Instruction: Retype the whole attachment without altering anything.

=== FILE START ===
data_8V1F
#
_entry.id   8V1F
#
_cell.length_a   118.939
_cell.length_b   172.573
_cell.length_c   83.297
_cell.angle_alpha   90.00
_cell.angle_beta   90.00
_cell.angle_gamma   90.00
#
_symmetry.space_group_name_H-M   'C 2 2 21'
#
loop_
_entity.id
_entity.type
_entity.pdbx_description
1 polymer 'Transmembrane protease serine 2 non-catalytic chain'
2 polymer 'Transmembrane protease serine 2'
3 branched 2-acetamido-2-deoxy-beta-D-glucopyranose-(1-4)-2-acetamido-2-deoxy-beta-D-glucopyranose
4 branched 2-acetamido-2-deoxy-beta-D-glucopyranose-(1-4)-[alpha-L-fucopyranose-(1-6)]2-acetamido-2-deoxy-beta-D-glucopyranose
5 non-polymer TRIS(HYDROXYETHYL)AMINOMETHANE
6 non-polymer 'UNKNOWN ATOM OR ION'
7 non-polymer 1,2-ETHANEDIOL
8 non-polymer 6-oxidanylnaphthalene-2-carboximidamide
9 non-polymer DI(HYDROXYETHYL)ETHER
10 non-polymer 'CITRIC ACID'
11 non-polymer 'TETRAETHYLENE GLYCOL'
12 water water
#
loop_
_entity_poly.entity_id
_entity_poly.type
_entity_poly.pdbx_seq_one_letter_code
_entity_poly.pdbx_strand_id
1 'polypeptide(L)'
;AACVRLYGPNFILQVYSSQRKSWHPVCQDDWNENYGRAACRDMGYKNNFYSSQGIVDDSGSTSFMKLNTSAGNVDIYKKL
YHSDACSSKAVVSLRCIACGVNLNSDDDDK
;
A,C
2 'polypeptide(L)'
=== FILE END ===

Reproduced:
data_8V1F
#
_entry.id   8V1F
#
_cell.length_a   118.939
_cell.length_b   172.573
_cell.length_c   83.297
_cell.angle_alpha   90.00
_cell.angle_beta   90.00
_cell.angle_gamma   90.00
#
_symmetry.space_group_name_H-M   'C 2 2 21'
#
loop_
_entity.id
_entity.type
_entity.pdbx_description
1 polymer 'Transmembrane protease serine 2 non-catalytic chain'
2 polymer 'Transmembrane protease serine 2'
3 branched 2-acetamido-2-deoxy-beta-D-glucopyranose-(1-4)-2-acetamido-2-deoxy-beta-D-glucopyranose
4 branched 2-acetamido-2-deoxy-beta-D-glucopyranose-(1-4)-[alpha-L-fucopyranose-(1-6)]2-acetamido-2-deoxy-beta-D-glucopyranose
5 non-polymer TRIS(HYDROXYETHYL)AMINOMETHANE
6 non-polymer 'UNKNOWN ATOM OR ION'
7 non-polymer 1,2-ETHANEDIOL
8 non-polymer 6-oxidanylnaphthalene-2-carboximidamide
9 non-polymer DI(HYDROXYETHYL)ETHER
10 non-polymer 'CITRIC ACID'
11 non-polymer 'TETRAETHYLENE GLYCOL'
12 water water
#
loop_
_entity_poly.entity_id
_entity_poly.type
_entity_poly.pdbx_seq_one_letter_code
_entity_poly.pdbx_strand_id
1 'polypeptide(L)'
;AACVRLYGPNFILQVYSSQRKSWHPVCQDDWNENYGRAACRDMGYKNNFYSSQGIVDDSGSTSFMKLNTSAGNVDIYKKL
YHSDACSSKAVVSLRCIACGVNLNSDDDDK
;
A,C
2 'polypeptide(L)'